Investor calls for Ballmer's head -- but who will replace him?

Investment heavy hitter David Einhorn says it's time for Steve Ballmer to step aside. But does Microsoft have anyone waiting in the wings to succeed him?

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Who is Ballmer's heir apparent?

Which brings me back to the question of which so-and-so Einhorn has in mind: If Ballmer steps aside, who's the next in line?

I've written several times over the past six months about Microsoft's executive revolving door. Bob Muglia, Ray Ozzie, Amitabh Srivastava, Stephen Elop, Robbie Bach -- all are gone. Many of the top people five years ago are gone now, too: J Allard, Martin Taylor, Chris Liddell. Some long-established key people are still around, of course: Yusuf Mehdi (Bing), Chris Jones (Windows Live), Tami Reller (CFO of Windows Live), Eric Rudder (who seems to be involved in many areas). But none of them has been promoted to president of one of Microsoft's key divisions; they aren't leading any of the major profit and loss centers.

Back in January, I talked about the surprisingly short list of Microsoft presidents who have experience working in multiple parts of the company and came to the conclusion that Steve Sinofsky ranks as "the last man standing."

Unless Einhorn has someone from outside the company in mind -- or he's got the inside track on somebody who's completely off my radar -- he must be looking at so-and-so Sinofsky. Interesting prospect, that.

Sinofsky is best known as The Guy Who Saved Windows. He and his formidable team took the Vista debacle and turned it into Windows 7, to great acclaim. On the downside, Sinofsky's also known as The Guy Who Invented Ribbons. Don't know about you, but to me that speaks volumes about Sinofsky's vision for consumer-friendly software.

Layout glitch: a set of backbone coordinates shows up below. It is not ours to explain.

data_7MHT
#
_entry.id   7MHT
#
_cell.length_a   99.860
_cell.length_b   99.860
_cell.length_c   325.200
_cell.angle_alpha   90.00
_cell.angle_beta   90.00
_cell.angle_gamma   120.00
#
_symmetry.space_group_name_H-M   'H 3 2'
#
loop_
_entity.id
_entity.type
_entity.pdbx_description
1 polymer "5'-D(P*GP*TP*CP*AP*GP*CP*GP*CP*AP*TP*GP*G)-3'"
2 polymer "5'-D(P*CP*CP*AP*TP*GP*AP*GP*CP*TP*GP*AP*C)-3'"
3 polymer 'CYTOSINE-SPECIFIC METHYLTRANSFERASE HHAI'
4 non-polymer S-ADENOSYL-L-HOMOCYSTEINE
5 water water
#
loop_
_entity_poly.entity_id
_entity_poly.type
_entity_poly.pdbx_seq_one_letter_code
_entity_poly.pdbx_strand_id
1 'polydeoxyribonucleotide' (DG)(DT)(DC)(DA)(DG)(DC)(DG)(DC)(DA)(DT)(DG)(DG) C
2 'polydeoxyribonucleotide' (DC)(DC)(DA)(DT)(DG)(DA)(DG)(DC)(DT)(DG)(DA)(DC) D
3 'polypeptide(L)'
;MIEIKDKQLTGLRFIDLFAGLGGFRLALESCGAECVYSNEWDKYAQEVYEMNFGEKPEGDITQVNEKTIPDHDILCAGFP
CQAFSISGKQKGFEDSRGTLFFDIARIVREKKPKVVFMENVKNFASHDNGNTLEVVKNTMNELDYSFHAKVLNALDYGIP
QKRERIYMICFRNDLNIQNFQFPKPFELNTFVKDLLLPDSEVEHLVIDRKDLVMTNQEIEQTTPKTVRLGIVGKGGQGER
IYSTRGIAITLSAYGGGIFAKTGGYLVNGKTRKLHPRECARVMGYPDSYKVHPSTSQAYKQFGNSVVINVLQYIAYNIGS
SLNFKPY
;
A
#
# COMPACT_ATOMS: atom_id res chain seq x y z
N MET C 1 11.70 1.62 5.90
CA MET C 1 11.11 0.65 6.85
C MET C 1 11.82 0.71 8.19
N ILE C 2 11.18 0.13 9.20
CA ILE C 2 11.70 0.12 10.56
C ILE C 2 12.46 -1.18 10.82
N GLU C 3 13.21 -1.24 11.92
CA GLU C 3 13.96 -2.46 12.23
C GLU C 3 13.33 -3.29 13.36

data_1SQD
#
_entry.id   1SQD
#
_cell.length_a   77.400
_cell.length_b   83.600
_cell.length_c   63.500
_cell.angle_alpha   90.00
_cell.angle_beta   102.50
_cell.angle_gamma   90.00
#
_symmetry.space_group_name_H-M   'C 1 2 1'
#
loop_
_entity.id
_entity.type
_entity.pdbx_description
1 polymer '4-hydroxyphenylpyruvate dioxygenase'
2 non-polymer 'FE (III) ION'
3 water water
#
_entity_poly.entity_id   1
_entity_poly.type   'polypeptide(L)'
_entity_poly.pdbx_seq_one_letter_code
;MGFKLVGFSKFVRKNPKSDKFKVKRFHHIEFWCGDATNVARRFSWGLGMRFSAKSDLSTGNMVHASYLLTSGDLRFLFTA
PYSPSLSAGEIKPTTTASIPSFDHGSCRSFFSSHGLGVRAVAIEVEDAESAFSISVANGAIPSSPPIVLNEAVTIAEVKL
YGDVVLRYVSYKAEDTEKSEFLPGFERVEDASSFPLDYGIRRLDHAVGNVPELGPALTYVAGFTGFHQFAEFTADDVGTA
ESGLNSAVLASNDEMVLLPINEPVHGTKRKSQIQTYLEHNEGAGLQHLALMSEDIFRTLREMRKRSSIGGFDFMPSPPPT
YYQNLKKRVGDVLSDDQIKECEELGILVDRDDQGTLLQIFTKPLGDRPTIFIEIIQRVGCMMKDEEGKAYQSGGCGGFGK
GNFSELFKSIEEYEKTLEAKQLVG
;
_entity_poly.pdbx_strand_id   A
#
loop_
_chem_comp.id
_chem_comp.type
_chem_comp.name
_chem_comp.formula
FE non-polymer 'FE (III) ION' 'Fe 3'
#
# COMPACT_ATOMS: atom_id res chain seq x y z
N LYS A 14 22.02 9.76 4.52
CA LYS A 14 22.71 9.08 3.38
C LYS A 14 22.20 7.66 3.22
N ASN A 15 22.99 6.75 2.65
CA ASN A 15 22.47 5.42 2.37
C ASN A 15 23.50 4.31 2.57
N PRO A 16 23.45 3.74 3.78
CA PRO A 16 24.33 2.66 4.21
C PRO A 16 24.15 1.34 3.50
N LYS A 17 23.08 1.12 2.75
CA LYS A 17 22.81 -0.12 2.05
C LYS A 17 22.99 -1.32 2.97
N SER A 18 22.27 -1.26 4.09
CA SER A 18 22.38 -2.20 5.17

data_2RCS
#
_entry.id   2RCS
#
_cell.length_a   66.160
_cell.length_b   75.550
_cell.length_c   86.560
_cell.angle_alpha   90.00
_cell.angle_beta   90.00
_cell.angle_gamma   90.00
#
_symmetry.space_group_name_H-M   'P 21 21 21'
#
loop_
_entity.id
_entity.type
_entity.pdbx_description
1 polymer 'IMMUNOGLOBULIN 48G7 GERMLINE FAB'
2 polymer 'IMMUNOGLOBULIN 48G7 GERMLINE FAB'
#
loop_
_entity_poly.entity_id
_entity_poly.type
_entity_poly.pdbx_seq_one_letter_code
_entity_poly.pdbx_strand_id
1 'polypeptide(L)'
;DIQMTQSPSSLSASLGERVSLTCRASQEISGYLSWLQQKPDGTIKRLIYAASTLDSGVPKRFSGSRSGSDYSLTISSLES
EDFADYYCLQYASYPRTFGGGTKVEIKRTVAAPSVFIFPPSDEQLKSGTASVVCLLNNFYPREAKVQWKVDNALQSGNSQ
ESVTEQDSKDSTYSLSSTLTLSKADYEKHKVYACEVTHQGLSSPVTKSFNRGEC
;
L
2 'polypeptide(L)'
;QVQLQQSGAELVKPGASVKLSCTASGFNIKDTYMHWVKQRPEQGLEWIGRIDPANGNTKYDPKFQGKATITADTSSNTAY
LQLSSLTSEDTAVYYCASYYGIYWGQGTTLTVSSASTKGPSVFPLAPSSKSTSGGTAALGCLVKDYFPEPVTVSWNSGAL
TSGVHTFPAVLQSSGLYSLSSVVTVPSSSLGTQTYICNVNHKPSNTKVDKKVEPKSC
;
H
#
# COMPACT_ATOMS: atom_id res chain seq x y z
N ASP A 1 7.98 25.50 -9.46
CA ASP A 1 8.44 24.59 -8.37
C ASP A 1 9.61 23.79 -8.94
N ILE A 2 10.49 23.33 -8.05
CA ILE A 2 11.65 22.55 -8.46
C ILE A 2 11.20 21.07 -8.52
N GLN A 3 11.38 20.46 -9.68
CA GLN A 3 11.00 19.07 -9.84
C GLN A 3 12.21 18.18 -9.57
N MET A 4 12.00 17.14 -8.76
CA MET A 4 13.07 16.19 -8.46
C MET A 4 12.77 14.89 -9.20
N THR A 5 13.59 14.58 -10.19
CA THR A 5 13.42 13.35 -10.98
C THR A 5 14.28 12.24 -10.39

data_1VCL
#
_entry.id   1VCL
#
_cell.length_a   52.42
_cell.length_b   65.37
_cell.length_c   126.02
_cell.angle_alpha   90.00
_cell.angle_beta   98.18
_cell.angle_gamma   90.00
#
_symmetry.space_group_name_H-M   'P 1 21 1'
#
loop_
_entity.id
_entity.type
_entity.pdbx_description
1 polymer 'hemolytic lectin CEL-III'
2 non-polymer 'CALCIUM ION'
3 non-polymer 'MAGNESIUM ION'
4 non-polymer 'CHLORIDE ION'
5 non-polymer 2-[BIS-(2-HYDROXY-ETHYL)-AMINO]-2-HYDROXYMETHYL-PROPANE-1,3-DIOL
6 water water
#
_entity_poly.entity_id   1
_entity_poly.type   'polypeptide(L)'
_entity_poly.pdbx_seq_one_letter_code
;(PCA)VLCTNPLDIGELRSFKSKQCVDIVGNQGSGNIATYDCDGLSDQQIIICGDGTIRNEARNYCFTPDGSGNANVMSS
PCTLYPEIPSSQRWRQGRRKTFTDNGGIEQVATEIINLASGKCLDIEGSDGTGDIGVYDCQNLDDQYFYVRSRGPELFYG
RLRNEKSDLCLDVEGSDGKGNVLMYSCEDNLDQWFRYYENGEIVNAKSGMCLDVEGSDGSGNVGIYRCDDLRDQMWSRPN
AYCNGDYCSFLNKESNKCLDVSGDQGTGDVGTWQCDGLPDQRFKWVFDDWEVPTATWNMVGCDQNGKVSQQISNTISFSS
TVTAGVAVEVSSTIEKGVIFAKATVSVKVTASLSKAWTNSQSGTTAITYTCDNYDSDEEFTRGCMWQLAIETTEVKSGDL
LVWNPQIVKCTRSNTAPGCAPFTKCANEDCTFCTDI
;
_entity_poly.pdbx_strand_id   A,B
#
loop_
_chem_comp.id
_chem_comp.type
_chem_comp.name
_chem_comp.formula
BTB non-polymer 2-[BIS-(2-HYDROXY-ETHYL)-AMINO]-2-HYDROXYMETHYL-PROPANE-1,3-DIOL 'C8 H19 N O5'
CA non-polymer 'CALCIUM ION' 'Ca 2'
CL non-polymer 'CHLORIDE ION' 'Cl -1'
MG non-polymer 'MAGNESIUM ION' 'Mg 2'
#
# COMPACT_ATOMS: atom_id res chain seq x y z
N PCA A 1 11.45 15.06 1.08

I don't think there's any chance Microsoft will move from Ballmer to Sinofsky in the short term. Right now, and for the next 12 to 16 months, Sinofsky's locked in a bet-your-company battle to make the next version of Windows better than the current version. It's a formidable task, and I doubt that anyone else can do it.

On the other hand, it's possible that Ballmer and the Microsoft board will officially annoint Sinofsky as heir apparent, set up a transition plan, and wave some arms about Microsoft's future direction. If Einhorn's wake-up call gains some traction and Microsoft makes some noises about a transition from Ballmer to Sinofsky, I bet the market will react favorably.

And I bet that's exactly what Einhorn had in mind.

This article, "Investor calls for Ballmer's head -- but who will replace him?," was originally published at Get the first word on what the important tech news really means with the InfoWorld Tech Watch blog. For the latest business technology news, follow on Twitter.

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